The two can’t stand each other, but as they are drawn deeper into the mystery of this strange and terrible murder, they will discover that something dangerous is at the heart of their superficially perfect school.

Welcome to The Magpie Society.

Megabat – Anna Humphrey

Illustrations – Kass Reich

Spoilers Ahead! (in purple font)

Daniel’s family has just moved to a new town. He misses his friends and isn’t looking forward to starting a new school where he doesn’t know anyone. It doesn’t help that he’s sure his new room is haunted.

It turns out the ghost is actually a talking fruit bat, who is also a long way from home. Megabat loves smoosh-fruit, buttermelon and Star Wars.

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Daniel is determined to return Megabat to Papaya Premium. These new friends are going to have to channel the Force if they’re going to succeed in their mission.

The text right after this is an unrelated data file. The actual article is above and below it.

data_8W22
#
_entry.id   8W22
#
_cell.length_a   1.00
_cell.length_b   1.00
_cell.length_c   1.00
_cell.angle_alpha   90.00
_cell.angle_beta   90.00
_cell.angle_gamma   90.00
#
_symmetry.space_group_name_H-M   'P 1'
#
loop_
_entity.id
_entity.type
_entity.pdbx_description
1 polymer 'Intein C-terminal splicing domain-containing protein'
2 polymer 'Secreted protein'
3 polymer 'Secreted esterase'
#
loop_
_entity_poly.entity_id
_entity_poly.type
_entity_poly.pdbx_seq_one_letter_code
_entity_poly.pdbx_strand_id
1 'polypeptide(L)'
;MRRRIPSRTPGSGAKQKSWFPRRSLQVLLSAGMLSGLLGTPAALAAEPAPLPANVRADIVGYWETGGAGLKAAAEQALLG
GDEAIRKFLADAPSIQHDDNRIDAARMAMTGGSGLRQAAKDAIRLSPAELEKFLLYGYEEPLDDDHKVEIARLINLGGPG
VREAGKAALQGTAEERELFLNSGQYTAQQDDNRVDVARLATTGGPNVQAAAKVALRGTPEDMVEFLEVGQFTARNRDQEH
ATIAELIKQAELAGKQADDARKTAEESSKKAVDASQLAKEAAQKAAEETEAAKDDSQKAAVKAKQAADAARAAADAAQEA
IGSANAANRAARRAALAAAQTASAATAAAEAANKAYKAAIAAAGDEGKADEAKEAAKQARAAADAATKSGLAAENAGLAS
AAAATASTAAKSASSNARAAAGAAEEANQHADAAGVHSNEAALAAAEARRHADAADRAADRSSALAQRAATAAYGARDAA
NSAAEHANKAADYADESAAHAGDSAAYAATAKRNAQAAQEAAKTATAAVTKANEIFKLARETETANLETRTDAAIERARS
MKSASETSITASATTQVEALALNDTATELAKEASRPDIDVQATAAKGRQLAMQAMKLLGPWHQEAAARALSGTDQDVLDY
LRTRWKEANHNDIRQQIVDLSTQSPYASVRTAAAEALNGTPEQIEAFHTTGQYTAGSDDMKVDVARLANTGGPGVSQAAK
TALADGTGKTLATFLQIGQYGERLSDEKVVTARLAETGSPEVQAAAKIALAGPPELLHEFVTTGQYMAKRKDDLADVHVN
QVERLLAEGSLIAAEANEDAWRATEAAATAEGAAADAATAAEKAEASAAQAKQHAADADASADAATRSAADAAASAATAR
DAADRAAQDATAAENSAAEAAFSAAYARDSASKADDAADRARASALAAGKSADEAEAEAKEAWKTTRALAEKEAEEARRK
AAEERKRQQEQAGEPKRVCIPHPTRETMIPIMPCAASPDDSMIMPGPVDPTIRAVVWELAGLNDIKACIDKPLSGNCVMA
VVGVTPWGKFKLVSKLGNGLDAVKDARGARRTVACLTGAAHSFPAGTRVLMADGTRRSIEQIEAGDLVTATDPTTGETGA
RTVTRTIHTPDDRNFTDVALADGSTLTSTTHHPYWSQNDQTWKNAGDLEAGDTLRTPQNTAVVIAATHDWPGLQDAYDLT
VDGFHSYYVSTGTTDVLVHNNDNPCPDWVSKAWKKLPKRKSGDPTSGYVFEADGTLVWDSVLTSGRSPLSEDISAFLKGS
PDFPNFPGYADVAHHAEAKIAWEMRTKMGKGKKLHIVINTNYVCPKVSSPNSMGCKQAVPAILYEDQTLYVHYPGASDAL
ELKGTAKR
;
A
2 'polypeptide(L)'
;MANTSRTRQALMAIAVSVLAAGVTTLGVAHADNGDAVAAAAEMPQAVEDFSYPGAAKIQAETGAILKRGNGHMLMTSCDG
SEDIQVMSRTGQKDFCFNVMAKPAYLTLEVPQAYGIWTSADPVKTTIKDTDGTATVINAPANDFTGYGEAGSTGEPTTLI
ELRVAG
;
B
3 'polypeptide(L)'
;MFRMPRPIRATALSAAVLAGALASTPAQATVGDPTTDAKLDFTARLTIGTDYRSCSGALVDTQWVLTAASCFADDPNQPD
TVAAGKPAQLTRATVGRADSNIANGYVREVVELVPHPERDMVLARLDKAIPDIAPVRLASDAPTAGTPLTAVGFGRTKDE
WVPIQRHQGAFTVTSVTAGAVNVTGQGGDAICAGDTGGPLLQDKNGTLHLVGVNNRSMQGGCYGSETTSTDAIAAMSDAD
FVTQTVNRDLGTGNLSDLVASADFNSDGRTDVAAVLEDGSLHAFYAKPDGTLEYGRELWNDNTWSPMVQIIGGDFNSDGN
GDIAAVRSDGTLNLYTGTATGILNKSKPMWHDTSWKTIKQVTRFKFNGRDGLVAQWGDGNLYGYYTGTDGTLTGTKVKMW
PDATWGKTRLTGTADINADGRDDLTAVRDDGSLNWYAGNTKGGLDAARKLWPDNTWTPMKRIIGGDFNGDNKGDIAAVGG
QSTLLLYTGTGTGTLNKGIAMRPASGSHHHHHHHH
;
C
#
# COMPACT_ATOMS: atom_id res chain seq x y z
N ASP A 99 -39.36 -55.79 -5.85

This was a really cute story for younger readers, with a focus on friendship. I loved Kass Reich’s illustrations, particularly those featuring Megabat.

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It did lose me a bit at the end when Megabat asked Birdgirl, his pigeon friend, to marry him but I’m probably overthinking it.

Thank you so much to NetGalley and Tundra, an imprint of Penguin Random House Canada, for the opportunity to read this book.

Rating: 4 out of 5.

Once Upon a Blurb

Daniel Misumi has just moved to a new house. It’s big and old and far away from his friends and his life before. AND it’s haunted … or is it?

Megabat was just napping on a papaya one day when he was stuffed in a box and shipped halfway across the world. Now he’s living in an old house far from home, feeling sorry for himself and accidentally scaring the people who live there. 

Daniel realises it’s not a ghost in his new house. It’s a bat. And he can talk. And he’s actually kind of cute. 

Megabat realises that not every human wants to whack him with a broom. This one shares his smooshfruit. 

Add some buttermelon, juice boxes, a lightsaber and a common enemy and you’ve got a new friendship in the making!